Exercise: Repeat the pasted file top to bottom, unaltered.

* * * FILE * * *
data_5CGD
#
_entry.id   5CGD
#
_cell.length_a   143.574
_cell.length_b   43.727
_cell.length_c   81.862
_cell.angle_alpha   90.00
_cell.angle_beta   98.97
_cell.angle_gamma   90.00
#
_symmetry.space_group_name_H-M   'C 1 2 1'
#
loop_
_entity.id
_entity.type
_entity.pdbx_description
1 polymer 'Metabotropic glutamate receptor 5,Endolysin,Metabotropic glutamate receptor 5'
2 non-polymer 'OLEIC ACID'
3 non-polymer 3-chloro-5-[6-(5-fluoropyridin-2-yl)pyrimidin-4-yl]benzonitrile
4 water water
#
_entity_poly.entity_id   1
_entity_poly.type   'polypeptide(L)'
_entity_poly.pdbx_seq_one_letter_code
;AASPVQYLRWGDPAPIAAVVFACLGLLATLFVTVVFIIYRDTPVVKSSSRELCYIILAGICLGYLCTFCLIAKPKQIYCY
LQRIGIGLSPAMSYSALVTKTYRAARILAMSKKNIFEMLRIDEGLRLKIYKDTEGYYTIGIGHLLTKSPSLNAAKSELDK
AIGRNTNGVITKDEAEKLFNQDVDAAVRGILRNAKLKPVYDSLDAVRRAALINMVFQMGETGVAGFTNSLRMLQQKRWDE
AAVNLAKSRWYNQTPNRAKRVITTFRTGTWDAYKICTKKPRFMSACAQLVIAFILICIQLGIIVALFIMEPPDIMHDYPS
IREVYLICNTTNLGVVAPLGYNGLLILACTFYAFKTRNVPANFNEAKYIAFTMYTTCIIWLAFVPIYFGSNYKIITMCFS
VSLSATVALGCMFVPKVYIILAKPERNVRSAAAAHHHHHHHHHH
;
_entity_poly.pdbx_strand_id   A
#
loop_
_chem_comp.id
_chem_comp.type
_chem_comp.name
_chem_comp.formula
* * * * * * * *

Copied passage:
data_5CGD
#
_entry.id   5CGD
#
_cell.length_a   143.574
_cell.length_b   43.727
_cell.length_c   81.862
_cell.angle_alpha   90.00
_cell.angle_beta   98.97
_cell.angle_gamma   90.00
#
_symmetry.space_group_name_H-M   'C 1 2 1'
#
loop_
_entity.id
_entity.type
_entity.pdbx_description
1 polymer 'Metabotropic glutamate receptor 5,Endolysin,Metabotropic glutamate receptor 5'
2 non-polymer 'OLEIC ACID'
3 non-polymer 3-chloro-5-[6-(5-fluoropyridin-2-yl)pyrimidin-4-yl]benzonitrile
4 water water
#
_entity_poly.entity_id   1
_entity_poly.type   'polypeptide(L)'
_entity_poly.pdbx_seq_one_letter_code
;AASPVQYLRWGDPAPIAAVVFACLGLLATLFVTVVFIIYRDTPVVKSSSRELCYIILAGICLGYLCTFCLIAKPKQIYCY
LQRIGIGLSPAMSYSALVTKTYRAARILAMSKKNIFEMLRIDEGLRLKIYKDTEGYYTIGIGHLLTKSPSLNAAKSELDK
AIGRNTNGVITKDEAEKLFNQDVDAAVRGILRNAKLKPVYDSLDAVRRAALINMVFQMGETGVAGFTNSLRMLQQKRWDE
AAVNLAKSRWYNQTPNRAKRVITTFRTGTWDAYKICTKKPRFMSACAQLVIAFILICIQLGIIVALFIMEPPDIMHDYPS
IREVYLICNTTNLGVVAPLGYNGLLILACTFYAFKTRNVPANFNEAKYIAFTMYTTCIIWLAFVPIYFGSNYKIITMCFS
VSLSATVALGCMFVPKVYIILAKPERNVRSAAAAHHHHHHHHHH
;
_entity_poly.pdbx_strand_id   A
#
loop_
_chem_comp.id
_chem_comp.type
_chem_comp.name
_chem_comp.formula